(Opening times: April - August daily 8am-12.30pm and 3.30-6pm, September - March daily 8am-12.30pm and 2.30 - 5pm)
The Pierides Museum in Odos Zenenos Kitieos is well worth a visit. For over six generations the Pierides family collected antiquities and these are now displayed in this fine mid-18th century house. The furnishings also give an insight into the lifestyle of wealthy Cypriots around the turn of the century. I was quite surprised at the opulence of this house and really enjoyed looking at the ceramics which were for me the highlight of the visit to the house. Some of the ceramics ranged from the Early Stone Age to the Middle Ages.
(Open Monday - Friday, 9am-1pm and 3-6pm, Saturday 9-1pm, summer also Sunday 10am-1pm)
The Municipal Cultural Centre houses a palaeontological exhibition, including skeletal remains of dinosaurs and the Cypriot dwarf hippopotamus, as well as temporary exhibitions held on a monthly basis. This is one exhibition I wasn't mad about but I am sure children who are fascinated by dinosaurs would love it. I still find it hard to imagine that a dwarf hippo used to run wild in this part of Cyprus but my knowledge of these things is very limited. If you are a devotee of ancient history you might well be interested in the Archaeological Museum, the Acropolis and the excavations of ancient Kition. At the latter site, archaeologists have uncovered the foundations of Mycenaean and Phoenician temples and workshops where copper implements were made.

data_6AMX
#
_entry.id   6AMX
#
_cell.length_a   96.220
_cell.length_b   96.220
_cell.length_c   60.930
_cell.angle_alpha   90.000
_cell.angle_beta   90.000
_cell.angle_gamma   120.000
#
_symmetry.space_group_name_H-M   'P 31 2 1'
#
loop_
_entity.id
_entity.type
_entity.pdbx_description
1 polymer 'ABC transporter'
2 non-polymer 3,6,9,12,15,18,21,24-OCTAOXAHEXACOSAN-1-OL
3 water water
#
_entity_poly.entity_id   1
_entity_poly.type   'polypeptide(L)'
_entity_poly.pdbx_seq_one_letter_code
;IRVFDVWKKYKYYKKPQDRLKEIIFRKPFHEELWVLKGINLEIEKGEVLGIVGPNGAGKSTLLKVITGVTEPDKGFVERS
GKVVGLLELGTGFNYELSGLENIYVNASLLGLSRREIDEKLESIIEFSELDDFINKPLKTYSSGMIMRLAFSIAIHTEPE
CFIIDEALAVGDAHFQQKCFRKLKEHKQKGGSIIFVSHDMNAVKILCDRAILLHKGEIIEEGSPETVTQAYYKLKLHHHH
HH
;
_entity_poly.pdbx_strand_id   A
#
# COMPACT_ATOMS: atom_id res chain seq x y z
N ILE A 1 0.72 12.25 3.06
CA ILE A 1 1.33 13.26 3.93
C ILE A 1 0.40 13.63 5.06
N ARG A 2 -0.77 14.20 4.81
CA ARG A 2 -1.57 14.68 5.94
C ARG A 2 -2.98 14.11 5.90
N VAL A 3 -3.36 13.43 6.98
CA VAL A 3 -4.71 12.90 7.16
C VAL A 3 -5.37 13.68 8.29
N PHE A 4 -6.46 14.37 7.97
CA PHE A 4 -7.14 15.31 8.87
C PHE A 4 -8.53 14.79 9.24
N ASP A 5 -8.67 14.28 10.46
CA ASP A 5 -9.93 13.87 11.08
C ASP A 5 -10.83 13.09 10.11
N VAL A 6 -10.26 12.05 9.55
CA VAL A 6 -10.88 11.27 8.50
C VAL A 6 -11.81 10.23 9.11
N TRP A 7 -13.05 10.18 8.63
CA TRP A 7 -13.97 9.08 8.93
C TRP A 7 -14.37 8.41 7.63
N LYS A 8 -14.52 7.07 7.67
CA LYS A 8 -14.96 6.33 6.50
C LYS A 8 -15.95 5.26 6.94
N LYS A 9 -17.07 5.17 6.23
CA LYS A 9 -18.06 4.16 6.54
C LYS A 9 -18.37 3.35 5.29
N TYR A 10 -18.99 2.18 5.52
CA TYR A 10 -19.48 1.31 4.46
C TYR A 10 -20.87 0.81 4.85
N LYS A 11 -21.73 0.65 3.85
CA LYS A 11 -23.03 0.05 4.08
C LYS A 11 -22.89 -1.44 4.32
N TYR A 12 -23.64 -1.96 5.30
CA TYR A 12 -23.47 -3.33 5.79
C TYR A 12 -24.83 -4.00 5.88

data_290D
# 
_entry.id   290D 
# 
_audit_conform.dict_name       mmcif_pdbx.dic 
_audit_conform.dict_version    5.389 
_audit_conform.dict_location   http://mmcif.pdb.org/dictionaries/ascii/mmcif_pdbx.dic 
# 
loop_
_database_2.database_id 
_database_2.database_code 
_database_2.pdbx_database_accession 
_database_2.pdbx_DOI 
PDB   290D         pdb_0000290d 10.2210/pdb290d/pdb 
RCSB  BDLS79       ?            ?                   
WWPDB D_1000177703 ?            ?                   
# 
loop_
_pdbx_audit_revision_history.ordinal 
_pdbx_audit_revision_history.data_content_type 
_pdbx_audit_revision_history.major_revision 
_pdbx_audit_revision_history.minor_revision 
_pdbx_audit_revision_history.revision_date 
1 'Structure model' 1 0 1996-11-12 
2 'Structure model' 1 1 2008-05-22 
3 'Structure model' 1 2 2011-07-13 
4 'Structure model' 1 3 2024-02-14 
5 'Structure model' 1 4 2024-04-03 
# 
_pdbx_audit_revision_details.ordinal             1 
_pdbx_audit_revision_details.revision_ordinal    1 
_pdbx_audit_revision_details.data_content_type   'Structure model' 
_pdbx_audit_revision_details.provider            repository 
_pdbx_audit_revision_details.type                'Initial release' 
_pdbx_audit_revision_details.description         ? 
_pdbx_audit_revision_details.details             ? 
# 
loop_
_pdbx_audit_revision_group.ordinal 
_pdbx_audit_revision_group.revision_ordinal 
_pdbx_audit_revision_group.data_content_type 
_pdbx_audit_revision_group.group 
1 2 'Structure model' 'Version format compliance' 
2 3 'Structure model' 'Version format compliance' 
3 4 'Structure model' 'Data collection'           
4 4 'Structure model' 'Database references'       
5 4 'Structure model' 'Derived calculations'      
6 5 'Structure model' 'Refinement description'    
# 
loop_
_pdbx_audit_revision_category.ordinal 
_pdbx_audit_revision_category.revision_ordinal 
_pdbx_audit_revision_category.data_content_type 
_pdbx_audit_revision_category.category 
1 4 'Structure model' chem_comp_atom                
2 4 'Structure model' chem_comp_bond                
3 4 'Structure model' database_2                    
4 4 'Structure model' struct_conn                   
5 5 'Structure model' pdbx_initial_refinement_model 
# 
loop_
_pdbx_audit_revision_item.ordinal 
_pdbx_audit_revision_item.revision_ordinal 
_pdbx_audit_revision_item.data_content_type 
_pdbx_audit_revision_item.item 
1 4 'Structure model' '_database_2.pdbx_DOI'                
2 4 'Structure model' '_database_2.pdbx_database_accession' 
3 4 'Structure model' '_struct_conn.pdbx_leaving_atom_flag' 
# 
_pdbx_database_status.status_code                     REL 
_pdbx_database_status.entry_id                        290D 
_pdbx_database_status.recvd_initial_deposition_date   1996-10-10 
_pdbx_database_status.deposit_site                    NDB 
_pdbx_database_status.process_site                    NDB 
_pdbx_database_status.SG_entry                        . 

I quite liked Larnica but it isn't my favourite town in Cyprus. It's a little too busy for my tastes and the beach in the town is far too crowded. You know I am not one for hectic beaches. Although Makenzie beach is not as crowded and some of the beaches near the hotels in the west of the town are okay, if you go early enough you are able to find a relaxing spot.
The promenade is very attractive and reminds me of the promenade in Split in Croatia. It's definitely worth a stroll in the early evening as the sun begins to set. In fact, I love Cypriot sunsets - they always seem to be so intense and much redder than anywhere else I have visited.
I didn't spend a week here - only a few days which was enough for me to potter around the museums, Turkish Fort and the Church of Saint Lazarus. After four days I was ready to move on to Paphos and then to the Turkish side of Cyprus which I enjoyed much more.
I think if you like busy beaches, crowded, noisy bars and restaurants and hordes of ex-pats then you will enjoy Larnaca but I think there are nicer towns on the island.
* Posted on other sites*
Summary: An okay town